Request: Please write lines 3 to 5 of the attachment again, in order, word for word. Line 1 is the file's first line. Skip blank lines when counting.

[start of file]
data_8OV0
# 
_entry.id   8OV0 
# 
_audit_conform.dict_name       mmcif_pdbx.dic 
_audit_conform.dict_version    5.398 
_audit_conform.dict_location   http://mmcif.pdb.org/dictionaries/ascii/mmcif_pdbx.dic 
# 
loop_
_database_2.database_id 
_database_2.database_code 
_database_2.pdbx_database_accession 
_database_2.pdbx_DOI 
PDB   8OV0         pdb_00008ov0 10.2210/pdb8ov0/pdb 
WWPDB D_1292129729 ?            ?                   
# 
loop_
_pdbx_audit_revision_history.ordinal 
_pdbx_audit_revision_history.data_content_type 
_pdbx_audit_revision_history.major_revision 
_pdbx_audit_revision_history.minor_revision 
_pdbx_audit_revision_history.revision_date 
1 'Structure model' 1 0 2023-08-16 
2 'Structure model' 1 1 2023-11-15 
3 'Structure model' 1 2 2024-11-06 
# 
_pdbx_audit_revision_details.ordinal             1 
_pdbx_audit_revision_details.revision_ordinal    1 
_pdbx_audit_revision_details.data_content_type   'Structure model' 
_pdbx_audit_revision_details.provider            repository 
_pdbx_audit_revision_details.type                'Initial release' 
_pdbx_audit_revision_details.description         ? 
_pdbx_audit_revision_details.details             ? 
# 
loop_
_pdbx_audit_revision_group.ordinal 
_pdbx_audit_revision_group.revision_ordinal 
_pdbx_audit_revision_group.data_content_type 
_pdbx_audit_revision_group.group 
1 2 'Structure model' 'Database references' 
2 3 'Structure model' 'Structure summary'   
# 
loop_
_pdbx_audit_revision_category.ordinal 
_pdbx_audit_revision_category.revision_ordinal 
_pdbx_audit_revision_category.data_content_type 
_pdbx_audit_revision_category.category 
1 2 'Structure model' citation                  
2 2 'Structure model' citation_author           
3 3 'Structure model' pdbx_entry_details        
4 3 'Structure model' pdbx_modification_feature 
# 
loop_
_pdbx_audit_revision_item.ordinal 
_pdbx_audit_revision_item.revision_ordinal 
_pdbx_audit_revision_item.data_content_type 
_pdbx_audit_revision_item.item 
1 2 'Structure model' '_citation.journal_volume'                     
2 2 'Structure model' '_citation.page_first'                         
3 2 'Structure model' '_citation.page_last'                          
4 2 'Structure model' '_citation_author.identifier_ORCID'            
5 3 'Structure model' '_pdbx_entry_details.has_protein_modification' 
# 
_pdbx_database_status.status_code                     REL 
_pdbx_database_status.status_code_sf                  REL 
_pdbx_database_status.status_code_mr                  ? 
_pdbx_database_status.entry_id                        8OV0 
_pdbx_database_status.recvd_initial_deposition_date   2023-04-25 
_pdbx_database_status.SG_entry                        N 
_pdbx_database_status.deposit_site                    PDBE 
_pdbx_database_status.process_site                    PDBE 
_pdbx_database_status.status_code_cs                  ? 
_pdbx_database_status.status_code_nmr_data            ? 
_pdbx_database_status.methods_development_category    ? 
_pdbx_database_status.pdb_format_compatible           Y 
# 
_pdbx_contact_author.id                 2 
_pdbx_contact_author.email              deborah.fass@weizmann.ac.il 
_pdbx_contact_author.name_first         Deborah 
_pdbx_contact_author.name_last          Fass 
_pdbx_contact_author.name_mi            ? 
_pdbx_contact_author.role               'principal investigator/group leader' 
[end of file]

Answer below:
_entry.id   8OV0 
# 
_audit_conform.dict_name       mmcif_pdbx.dic 